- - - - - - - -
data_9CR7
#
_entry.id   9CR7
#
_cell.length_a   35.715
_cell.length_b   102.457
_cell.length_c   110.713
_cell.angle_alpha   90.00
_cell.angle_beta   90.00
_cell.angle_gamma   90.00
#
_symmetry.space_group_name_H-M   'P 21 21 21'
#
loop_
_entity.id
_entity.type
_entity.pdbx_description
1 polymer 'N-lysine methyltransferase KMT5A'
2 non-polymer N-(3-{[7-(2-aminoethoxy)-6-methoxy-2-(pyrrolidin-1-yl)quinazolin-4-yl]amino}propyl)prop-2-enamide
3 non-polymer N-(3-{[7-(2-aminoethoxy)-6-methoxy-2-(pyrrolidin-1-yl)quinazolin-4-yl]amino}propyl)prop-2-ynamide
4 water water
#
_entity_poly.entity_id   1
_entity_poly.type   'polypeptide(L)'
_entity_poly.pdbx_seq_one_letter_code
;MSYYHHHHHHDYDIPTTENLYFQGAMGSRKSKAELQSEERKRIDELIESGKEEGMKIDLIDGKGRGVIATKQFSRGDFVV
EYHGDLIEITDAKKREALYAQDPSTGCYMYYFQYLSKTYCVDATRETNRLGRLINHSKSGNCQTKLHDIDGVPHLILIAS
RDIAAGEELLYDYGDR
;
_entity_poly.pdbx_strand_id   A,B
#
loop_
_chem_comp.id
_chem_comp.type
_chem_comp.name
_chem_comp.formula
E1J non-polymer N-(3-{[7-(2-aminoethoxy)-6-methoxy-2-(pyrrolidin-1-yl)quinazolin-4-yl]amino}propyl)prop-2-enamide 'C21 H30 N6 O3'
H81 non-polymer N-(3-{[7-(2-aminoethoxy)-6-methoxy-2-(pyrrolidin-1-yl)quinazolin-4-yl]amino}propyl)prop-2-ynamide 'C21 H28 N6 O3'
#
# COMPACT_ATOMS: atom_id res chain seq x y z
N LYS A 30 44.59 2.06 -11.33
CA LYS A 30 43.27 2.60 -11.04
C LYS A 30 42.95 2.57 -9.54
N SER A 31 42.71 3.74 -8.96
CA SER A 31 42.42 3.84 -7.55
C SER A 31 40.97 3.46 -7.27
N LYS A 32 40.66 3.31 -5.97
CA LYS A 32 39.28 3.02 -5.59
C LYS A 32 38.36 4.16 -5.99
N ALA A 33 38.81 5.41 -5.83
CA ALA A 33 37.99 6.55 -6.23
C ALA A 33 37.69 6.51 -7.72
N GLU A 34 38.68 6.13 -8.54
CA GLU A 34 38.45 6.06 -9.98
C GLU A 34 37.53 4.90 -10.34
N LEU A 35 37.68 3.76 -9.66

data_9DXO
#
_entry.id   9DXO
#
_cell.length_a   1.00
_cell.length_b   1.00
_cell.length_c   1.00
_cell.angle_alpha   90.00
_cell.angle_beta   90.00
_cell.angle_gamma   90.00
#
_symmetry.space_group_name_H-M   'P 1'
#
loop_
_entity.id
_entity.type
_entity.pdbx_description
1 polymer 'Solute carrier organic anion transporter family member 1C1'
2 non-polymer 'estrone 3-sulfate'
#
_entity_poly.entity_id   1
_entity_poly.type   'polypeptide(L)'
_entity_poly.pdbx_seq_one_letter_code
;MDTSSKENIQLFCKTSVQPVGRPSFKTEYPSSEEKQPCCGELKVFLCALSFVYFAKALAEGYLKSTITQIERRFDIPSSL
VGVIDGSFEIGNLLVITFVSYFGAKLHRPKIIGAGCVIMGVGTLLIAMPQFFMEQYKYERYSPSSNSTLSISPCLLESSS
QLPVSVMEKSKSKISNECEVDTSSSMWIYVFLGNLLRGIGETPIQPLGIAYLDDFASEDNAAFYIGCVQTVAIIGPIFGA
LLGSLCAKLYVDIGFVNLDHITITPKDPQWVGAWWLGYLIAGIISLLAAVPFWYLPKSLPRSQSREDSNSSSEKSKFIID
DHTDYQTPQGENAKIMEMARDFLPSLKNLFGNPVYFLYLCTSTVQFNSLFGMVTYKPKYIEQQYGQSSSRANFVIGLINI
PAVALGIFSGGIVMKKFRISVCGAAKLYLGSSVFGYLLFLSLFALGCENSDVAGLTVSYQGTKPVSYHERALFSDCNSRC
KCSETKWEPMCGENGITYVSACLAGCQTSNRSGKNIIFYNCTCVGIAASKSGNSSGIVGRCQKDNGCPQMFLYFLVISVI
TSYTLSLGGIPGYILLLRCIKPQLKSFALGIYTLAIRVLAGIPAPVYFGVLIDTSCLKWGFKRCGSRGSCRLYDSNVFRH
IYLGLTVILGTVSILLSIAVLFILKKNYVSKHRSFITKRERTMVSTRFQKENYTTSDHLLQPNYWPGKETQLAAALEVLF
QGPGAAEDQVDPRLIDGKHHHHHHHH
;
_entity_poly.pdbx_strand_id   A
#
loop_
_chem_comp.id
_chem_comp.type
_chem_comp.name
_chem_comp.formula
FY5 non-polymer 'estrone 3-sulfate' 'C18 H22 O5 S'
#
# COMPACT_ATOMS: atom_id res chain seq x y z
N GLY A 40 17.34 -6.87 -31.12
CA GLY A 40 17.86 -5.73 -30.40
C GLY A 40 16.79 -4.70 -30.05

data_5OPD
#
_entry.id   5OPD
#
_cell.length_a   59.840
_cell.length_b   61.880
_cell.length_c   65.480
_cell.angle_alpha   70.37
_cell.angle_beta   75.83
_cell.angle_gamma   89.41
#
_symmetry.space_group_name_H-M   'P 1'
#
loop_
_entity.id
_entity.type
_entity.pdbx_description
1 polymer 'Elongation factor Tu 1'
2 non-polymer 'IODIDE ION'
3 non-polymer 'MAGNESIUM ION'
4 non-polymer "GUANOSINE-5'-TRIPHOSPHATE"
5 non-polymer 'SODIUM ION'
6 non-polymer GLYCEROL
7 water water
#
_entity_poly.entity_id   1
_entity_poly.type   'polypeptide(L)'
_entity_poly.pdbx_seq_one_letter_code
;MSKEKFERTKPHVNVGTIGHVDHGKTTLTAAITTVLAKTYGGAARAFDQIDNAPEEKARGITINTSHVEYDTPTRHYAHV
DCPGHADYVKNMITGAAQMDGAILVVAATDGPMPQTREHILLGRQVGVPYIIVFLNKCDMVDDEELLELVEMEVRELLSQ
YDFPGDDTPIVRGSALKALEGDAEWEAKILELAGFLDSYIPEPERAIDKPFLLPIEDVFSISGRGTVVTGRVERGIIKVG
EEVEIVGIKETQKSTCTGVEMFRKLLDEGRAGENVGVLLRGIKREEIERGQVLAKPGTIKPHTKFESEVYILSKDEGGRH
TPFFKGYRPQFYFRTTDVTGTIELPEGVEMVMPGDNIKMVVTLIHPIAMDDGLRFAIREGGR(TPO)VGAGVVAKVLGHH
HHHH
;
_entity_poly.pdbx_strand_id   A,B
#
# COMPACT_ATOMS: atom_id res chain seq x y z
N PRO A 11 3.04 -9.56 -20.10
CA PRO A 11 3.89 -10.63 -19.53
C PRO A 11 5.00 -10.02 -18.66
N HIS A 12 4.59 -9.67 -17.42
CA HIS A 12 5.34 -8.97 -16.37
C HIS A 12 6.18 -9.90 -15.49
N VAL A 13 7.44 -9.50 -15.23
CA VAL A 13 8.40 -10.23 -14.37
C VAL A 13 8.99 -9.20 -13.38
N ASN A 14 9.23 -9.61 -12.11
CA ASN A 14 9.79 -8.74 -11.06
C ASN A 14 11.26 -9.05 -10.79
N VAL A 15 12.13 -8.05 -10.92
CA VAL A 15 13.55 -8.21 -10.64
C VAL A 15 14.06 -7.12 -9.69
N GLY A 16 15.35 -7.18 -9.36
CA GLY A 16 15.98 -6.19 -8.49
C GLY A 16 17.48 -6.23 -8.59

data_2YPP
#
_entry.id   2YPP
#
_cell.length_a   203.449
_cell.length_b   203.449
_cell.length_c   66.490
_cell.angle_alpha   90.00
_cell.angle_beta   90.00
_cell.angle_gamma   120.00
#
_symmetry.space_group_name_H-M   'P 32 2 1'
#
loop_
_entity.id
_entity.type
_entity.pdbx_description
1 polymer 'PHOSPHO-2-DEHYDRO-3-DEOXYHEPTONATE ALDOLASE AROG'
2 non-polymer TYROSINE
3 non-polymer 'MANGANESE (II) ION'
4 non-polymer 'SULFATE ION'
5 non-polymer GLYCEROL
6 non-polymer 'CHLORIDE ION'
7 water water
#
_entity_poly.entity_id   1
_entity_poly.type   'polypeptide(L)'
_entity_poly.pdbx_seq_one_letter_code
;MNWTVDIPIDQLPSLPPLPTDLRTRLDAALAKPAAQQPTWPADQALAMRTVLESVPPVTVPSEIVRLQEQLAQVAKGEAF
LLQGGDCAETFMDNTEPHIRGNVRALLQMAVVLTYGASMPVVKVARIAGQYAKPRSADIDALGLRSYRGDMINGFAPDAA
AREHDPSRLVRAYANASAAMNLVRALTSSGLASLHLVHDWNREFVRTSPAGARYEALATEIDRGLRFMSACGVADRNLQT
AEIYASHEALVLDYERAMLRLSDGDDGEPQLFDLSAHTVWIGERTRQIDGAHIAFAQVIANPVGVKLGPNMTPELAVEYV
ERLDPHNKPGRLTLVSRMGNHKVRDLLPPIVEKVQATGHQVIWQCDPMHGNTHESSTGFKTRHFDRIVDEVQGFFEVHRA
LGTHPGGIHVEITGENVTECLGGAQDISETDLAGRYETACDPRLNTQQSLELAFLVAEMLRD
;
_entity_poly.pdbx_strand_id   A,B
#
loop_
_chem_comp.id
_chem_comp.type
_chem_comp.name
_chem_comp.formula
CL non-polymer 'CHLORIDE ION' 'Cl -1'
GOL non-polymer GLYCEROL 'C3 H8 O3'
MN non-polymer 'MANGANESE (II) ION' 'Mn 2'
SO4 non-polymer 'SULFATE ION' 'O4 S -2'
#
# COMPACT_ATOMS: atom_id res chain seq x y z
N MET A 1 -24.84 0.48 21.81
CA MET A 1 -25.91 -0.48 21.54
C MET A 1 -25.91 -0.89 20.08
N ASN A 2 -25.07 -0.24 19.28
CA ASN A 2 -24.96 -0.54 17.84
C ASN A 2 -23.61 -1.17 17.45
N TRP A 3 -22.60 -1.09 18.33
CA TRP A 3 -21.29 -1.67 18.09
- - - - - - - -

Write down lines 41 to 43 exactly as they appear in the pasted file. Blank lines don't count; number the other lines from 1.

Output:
N LYS A 30 44.59 2.06 -11.33
CA LYS A 30 43.27 2.60 -11.04
C LYS A 30 42.95 2.57 -9.54